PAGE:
Pandemic Task Team Update
FOR IMMEDIATE RELEASE: Aug. 4, 2020
Beloved clergy and laity,
We pray that all may go well with you and that you may be in good health, as it goes well with your soul. First and foremost, we want to thank those who have faithfully transitioned their worship, Bible studies, Sunday school classes and church fellowship from their edifices to their living rooms, back yards and bedrooms. Your commitment to love yourself, your families and those most vulnerable in your faith communities has not gone unnoticed. We hear about the fruit of your digital discipleship and low and no tech worship and outreach daily, and know that God will continue to bless you in your efforts. Thank you to those who felt ready for in-person worship and followed the guidelines provided by the conference consistently.
We write to you today requesting that you join with us in affirming John Wesley’s remark on holiness, “There is no holiness, but social holiness.” We feel that our tasks lies at the heart of seeking to embody and promote social holiness among our people, while also leading each pastor, staff member, parishioner and visitor to do no harm towards others, especially the large population of Mississippi United Methodists who fall in the high risk category. In light of current circumstances—the rapid spreading of COVID-19 in many of our counties, governmental mandates and the recent recommendations of our episcopal leader—we must think creatively about how each shepherd effectively guides his/her people. This discernment must occur in individual contexts, towards continued spiritual growth and acts of pastoral care while doing no harm.
We are asking congregations prayerfully to plan for in-person worship—not Sunday school—at a time that makes sense utilizing at least the following guidelines:
- In-person worship may resume when a collaborative committee consisting of clergy and lay leadership decide together it is time to do so. This could be this coming Sunday, next Sunday or sometime yet to be determined.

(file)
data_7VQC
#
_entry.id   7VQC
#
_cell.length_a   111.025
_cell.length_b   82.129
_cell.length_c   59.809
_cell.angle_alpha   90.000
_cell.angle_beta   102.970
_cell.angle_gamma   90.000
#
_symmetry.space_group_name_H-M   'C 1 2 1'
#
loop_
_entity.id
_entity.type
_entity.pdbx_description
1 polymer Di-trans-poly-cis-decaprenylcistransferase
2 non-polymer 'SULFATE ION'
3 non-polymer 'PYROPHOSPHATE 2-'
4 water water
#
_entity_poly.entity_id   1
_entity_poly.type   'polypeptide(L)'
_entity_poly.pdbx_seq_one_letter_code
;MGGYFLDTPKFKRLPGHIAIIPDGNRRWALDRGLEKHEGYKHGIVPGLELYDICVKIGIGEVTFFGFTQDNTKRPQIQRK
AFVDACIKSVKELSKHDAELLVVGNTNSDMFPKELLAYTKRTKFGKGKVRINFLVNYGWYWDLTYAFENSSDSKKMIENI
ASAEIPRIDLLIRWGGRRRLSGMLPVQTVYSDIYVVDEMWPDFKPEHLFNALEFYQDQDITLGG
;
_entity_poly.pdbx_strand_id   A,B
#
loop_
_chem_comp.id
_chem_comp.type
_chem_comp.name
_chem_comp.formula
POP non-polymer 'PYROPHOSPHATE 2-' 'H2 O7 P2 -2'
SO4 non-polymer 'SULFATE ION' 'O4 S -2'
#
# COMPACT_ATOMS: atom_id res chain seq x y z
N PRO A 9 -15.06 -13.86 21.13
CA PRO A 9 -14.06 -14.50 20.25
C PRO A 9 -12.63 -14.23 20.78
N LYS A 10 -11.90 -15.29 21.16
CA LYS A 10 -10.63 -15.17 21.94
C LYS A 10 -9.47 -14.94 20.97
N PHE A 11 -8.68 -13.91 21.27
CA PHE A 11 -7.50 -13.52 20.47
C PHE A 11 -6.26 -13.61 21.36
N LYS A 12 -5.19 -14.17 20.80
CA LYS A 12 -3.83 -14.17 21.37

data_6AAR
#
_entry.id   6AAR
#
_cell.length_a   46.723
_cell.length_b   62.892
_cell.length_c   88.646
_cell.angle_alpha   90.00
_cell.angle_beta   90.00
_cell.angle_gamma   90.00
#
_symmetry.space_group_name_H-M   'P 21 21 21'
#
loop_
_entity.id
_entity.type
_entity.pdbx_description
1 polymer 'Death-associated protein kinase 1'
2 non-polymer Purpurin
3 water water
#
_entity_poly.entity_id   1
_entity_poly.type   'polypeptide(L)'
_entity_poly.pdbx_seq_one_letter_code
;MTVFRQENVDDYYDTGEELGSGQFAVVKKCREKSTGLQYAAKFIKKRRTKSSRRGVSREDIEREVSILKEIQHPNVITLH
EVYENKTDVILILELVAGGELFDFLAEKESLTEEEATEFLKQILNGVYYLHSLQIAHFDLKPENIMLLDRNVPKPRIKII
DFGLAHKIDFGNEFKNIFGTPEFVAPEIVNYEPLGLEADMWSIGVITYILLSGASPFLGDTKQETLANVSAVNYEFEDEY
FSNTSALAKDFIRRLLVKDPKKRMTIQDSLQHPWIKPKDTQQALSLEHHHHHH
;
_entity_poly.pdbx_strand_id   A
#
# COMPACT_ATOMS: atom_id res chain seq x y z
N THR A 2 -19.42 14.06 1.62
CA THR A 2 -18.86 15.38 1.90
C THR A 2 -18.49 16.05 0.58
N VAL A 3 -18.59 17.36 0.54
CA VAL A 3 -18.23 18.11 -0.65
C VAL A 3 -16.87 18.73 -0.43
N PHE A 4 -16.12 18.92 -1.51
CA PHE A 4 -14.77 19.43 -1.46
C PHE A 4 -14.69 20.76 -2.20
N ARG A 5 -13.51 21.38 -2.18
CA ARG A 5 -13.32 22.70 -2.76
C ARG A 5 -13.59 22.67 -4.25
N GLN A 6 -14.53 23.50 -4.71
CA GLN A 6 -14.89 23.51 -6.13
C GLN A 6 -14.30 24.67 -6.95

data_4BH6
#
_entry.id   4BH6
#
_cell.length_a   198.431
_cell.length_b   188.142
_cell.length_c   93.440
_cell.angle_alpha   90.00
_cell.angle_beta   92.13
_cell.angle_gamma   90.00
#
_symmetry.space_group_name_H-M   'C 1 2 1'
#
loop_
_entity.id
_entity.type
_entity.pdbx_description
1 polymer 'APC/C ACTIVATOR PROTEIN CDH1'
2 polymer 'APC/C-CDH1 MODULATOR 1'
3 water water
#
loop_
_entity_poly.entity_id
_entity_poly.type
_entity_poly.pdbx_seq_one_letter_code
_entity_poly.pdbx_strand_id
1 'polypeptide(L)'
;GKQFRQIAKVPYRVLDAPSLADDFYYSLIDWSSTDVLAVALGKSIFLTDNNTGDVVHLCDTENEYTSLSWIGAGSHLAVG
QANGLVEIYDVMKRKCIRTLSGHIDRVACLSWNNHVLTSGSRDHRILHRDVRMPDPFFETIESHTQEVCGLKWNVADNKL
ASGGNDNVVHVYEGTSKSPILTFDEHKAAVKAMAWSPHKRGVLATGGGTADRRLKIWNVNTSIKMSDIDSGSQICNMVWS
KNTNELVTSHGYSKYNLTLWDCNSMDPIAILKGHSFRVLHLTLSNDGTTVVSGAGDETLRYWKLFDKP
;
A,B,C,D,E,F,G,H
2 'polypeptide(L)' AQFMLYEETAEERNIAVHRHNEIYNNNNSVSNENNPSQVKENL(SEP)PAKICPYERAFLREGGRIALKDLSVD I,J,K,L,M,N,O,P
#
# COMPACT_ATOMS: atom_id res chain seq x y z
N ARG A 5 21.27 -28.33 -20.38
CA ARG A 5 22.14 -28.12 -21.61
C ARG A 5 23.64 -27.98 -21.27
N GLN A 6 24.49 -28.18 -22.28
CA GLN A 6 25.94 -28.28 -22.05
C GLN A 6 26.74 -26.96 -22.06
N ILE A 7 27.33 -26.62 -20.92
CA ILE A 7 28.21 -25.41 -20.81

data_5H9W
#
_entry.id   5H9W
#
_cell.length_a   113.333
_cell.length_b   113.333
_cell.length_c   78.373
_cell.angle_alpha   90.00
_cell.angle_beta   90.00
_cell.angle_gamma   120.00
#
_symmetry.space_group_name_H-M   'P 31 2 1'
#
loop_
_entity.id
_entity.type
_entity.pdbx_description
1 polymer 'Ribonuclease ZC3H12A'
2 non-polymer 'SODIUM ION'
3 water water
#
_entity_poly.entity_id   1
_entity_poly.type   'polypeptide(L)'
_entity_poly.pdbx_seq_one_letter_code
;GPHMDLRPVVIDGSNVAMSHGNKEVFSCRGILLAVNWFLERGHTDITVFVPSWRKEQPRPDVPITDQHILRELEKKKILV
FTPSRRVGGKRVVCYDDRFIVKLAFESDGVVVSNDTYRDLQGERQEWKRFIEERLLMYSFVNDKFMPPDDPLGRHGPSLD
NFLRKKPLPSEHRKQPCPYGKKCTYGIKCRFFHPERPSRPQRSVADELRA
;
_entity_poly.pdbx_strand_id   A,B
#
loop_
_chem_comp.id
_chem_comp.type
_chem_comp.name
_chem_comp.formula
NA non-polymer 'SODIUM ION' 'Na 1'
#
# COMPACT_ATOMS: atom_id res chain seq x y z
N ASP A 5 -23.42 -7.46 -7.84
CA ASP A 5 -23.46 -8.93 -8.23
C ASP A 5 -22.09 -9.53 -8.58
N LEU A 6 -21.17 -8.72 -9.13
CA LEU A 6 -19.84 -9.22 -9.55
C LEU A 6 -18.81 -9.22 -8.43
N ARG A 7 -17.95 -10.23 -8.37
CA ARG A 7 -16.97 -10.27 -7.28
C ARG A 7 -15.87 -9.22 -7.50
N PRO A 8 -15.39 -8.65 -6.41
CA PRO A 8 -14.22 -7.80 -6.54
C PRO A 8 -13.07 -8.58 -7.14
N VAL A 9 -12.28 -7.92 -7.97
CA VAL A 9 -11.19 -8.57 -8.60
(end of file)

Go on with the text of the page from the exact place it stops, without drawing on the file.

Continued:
- Use the sanctuary only for the worship service. No one enters the space after it is cleaned until the next Sunday. If more than one service is held in the same space, sanitization between services is essential.
- Everyone entering the worship space is asked to sanitize (use hand sanitizer at each entrance to the sanctuary), wear masks and distance (stay six feet apart- families in the same household may sit together).
- No choirs or congregational singing (one or two persons singing from the front of sanctuary only). They need to be 25 feet away from the first person seated in the congregation.
- Keep doors/windows open for fresh air and keep touchable items at a minimum. If bulletins are utilized be sure to discard them at the end of the service. Also, make sure offerings are placed in plates at entrances.
- No visiting prior to or after services without social distancing.
- For the first four weeks keep the attendance at 25 percent capacity of your worship space. If all goes well, then move to 50 percent capacity.
- Dr. Stephen Shirley, medical director for multiple nursing homes in Mississippi, in consultation with his church leadership, devised the following helpful suggestions for returning to in-person worship for his church. Utilize these in deciding if you should personally attend in-person worship on Sunday.
The data and context of COVID-19 changes daily. Therefore, in an effort to keep up with this ever-evolving pandemic the guidance and resources released from this task team will likely change often, as it is the intention of this task team to operate out of an up-to-date abundance of care.
Go in grace,
The Mississippi Conference Pandemic Task Team
Dr. Marcus Gaut Dr. Bob Ford
Dr. Steve Shirley Dr. Thais Walden
Mrs. Lynette Harris Mrs. Sarah King
Rev. Haywood Hannah Rev. Trey Skaggs
Rev. Dr. Joe Ranager
Bishop James E. Swanson Sr. Rev. Vickie White
Rev. Dayna Goff Rev. Fred Britton
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